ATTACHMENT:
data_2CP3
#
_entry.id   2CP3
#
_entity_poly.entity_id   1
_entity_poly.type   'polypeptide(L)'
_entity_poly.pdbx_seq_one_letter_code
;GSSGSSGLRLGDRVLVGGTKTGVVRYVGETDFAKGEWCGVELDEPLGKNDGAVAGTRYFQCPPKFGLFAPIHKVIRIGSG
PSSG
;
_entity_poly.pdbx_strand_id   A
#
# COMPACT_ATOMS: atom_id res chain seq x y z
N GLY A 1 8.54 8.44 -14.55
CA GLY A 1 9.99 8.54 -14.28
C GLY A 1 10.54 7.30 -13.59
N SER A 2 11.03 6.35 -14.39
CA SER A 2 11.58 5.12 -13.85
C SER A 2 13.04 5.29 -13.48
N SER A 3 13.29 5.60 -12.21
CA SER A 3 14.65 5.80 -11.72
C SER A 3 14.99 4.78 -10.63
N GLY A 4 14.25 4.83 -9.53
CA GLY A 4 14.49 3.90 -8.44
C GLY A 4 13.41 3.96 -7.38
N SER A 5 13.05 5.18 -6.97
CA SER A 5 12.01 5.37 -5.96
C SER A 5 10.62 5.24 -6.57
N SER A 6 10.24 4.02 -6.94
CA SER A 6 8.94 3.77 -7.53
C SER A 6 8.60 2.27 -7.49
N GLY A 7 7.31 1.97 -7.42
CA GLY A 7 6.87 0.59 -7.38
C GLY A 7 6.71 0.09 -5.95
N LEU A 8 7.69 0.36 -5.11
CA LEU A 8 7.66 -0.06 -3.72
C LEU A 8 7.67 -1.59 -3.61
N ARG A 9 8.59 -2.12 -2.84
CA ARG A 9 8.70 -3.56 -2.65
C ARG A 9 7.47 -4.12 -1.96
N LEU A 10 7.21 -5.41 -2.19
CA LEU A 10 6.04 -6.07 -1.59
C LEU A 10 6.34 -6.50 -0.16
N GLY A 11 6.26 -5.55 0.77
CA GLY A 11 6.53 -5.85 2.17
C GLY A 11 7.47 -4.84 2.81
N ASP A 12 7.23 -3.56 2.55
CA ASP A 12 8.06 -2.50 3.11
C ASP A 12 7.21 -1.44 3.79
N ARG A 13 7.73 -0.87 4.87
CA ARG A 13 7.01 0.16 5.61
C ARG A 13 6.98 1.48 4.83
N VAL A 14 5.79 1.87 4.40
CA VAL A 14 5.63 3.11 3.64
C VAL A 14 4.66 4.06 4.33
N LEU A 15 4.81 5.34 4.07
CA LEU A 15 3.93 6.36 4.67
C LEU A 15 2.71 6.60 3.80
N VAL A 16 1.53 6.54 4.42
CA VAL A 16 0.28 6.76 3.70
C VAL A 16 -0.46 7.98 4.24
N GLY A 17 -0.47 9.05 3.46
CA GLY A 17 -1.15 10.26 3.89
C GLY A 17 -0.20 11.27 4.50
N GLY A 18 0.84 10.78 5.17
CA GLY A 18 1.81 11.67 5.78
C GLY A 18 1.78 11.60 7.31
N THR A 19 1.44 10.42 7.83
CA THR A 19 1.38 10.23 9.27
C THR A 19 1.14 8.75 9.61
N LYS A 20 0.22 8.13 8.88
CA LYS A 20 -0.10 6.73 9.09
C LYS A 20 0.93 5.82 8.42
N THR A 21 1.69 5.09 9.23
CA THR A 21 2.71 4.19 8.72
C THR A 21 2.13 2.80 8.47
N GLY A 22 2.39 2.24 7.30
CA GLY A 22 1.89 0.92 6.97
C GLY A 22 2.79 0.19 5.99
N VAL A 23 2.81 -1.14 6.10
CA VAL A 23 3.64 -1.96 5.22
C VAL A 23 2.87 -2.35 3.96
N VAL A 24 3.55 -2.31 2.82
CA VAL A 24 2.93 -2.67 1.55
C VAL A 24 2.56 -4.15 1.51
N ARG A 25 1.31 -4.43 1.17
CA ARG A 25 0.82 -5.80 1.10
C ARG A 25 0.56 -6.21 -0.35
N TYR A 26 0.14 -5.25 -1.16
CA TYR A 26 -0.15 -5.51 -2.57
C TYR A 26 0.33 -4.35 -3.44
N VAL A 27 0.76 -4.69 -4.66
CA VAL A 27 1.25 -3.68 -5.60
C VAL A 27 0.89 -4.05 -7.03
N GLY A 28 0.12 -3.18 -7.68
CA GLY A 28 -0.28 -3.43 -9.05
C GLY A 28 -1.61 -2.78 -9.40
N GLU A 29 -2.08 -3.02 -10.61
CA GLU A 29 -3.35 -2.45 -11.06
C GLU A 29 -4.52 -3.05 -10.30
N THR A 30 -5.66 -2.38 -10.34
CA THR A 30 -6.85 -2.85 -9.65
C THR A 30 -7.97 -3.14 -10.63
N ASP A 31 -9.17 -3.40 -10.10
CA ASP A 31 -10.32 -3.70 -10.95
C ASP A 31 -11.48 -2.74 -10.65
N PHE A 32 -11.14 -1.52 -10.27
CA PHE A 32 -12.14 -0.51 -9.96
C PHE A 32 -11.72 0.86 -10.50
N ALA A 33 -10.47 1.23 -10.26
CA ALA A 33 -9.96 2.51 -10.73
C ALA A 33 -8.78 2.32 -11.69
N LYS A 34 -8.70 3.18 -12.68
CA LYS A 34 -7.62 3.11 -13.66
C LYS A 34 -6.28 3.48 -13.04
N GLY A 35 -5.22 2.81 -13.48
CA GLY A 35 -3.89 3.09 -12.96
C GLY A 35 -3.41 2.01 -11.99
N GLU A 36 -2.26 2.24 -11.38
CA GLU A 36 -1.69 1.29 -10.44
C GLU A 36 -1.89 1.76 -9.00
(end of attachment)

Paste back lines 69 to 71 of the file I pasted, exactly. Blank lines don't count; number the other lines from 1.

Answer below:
CA THR A 19 1.38 10.23 9.27
C THR A 19 1.14 8.75 9.61
N LYS A 20 0.22 8.13 8.88